Intra-household water use and management from a gender perspective has remained a relatively under-researched theme in developed countries. Australia is no exception, with the lack of research particularly evident in the many rural and peri-urban communities. These communities have experienced significant water scarcity in recent years. In this context, this paper explores the potential of water use diaries to explore gender perspectives in Australian intra-household water use. Primarily a methodological paper, it examines the concepts that might inform a water diary examining gendered aspects of intra-household water management and use. Following the research approach to gendered intra-household resource allocation established in developing nation research, the aim is to develop a tool that has the potential to clarify the gender implications within households of current water policies and practices. Albeit a tentative step toward understanding gender aspects of intra-household water use and management, this paper raises a number of issues suggesting this type of research has both practical usefulness and academic importance. Its practical value lies in it capacity to influence the water agencies' ability to target specific 'water user groups' and develop effective public policy in a participatory manner with detailed household information. The academic worth lies in the 'cutting edge' nature ofthe research as it explores an approach proven in developing nations but as yet narrowly adopted in Australia and other developed countries.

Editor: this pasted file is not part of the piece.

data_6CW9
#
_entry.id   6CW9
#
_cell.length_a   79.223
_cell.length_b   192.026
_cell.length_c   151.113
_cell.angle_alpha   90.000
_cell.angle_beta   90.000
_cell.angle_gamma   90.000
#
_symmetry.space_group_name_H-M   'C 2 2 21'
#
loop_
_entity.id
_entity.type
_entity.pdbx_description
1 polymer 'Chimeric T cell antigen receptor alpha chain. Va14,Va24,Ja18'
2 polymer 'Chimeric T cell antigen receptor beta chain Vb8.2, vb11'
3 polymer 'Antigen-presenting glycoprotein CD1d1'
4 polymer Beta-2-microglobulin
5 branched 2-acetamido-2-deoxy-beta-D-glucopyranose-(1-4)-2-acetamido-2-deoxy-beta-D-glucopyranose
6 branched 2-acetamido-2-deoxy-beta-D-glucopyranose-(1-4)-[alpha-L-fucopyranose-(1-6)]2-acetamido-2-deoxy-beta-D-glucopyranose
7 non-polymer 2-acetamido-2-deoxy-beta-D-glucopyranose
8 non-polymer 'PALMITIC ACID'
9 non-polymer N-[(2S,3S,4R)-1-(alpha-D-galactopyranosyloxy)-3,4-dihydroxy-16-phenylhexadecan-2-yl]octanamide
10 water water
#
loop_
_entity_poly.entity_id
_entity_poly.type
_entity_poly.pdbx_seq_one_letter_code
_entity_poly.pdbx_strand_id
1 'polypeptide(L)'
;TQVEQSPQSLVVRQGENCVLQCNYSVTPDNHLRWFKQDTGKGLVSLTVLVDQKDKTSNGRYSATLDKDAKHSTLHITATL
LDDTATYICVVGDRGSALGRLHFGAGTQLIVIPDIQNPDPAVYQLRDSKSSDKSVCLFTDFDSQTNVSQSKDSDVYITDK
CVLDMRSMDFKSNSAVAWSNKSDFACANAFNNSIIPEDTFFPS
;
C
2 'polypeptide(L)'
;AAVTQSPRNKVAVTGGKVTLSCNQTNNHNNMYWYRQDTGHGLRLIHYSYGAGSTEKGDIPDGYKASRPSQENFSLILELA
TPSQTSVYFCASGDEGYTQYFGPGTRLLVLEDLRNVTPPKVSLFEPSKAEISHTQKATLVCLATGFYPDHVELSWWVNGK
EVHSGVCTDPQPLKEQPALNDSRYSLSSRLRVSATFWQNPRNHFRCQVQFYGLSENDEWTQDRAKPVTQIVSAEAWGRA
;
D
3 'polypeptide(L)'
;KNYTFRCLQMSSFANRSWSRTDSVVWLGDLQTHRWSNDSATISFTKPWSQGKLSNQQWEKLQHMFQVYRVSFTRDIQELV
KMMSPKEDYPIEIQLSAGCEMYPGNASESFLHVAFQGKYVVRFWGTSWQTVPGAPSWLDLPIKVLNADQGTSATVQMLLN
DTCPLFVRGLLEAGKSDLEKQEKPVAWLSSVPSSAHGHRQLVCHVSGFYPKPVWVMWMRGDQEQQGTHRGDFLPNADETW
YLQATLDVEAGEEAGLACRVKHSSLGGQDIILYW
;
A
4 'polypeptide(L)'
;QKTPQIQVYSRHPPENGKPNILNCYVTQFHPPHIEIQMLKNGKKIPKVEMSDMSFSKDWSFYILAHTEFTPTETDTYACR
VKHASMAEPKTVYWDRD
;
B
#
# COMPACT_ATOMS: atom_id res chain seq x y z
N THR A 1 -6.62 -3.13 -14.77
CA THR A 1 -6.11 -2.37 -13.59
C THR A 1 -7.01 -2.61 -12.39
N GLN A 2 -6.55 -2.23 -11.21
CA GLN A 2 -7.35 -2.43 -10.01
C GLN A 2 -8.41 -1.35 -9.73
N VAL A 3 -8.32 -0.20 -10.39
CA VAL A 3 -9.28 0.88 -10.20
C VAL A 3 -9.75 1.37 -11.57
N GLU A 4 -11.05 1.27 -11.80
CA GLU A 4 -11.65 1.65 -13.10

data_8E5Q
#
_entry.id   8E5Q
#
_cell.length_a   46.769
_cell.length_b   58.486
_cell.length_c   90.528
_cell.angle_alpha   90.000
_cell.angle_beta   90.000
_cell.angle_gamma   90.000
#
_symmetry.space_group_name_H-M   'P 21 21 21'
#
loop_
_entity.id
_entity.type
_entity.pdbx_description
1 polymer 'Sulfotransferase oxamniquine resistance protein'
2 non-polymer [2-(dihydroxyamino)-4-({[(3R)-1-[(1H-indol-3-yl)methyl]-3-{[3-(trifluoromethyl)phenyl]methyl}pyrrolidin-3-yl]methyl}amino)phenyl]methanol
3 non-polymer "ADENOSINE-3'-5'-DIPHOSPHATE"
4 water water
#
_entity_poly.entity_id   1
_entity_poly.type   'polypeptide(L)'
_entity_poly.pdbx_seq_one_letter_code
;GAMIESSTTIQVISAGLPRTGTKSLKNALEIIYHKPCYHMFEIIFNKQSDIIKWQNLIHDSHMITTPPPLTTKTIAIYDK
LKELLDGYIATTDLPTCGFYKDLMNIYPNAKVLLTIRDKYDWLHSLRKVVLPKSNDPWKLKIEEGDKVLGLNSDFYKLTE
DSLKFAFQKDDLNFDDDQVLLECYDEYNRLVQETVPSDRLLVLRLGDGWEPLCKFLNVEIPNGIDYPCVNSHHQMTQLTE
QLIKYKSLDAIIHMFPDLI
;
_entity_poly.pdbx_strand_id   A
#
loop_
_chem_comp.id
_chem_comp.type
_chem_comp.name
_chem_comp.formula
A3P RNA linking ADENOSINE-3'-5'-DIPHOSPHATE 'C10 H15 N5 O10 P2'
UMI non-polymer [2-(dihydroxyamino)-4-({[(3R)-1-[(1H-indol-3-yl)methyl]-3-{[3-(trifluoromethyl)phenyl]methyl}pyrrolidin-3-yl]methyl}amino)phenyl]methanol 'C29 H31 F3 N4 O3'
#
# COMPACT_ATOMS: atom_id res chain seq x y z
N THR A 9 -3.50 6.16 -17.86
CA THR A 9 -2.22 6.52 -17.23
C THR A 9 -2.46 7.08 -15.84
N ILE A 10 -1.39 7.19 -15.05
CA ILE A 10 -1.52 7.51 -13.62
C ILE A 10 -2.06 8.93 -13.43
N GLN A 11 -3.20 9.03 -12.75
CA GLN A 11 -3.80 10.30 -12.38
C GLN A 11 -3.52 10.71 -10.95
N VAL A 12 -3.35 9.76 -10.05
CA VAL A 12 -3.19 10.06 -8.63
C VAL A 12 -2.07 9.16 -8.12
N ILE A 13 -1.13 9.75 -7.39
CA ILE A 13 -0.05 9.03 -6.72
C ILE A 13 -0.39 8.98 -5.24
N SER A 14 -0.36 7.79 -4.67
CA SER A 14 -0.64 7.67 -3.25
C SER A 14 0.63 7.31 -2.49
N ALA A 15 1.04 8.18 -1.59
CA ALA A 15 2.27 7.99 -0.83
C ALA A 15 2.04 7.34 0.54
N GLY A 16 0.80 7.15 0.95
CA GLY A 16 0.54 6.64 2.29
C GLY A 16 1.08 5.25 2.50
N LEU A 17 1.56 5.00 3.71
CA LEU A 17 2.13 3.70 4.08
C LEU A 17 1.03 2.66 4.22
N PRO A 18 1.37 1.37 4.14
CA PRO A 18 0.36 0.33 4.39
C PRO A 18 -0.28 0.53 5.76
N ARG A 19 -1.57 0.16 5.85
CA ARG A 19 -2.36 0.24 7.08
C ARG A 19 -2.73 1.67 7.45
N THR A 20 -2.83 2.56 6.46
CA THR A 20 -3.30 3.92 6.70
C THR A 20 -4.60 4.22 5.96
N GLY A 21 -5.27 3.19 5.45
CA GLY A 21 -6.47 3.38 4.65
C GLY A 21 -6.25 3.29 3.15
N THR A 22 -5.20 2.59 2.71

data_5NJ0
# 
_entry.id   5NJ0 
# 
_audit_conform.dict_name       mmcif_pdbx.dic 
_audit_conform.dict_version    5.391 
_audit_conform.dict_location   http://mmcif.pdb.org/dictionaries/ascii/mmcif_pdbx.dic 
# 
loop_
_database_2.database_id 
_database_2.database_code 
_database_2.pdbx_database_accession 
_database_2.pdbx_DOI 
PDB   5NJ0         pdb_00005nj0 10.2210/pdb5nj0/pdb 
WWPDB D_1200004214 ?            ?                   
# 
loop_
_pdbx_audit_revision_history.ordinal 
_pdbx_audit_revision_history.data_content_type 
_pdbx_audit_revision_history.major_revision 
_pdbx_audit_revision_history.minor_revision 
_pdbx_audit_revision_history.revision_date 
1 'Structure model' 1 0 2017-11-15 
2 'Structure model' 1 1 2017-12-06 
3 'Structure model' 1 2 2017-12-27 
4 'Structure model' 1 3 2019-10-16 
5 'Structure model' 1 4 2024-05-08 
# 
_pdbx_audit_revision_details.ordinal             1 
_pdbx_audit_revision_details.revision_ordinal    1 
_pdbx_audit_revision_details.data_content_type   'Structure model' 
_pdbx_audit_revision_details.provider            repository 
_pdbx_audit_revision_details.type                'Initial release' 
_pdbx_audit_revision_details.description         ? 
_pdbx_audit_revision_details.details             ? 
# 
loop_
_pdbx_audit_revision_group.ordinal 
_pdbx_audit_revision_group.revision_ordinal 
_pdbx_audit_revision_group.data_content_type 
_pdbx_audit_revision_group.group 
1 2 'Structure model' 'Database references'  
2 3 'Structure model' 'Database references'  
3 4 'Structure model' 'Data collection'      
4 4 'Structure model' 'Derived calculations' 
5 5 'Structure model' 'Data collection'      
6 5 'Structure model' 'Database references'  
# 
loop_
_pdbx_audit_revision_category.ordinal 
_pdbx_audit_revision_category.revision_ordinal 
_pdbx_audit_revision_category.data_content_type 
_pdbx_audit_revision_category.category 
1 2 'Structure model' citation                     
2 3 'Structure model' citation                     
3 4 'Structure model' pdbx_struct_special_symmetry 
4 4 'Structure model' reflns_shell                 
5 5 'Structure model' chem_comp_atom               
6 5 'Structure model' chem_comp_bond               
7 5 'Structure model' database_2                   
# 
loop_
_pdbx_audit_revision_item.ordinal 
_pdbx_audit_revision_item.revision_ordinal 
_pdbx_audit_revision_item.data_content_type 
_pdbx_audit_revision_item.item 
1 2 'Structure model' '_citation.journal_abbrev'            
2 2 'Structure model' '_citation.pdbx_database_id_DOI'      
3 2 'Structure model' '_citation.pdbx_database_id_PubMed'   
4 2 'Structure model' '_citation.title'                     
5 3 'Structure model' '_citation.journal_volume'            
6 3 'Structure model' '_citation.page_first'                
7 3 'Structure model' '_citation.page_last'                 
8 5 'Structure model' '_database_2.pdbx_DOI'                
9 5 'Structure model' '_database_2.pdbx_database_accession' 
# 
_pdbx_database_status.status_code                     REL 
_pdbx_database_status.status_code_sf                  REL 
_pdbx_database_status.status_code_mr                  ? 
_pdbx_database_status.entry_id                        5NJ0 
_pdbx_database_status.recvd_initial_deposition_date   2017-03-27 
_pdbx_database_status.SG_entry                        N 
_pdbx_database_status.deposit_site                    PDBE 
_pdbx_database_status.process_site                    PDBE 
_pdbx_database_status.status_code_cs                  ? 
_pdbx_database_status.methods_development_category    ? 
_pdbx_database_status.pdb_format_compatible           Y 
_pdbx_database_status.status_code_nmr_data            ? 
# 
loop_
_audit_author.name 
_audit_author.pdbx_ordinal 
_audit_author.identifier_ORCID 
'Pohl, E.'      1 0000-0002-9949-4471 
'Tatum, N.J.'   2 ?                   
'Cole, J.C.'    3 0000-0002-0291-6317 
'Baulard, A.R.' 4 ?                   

|Published - 2008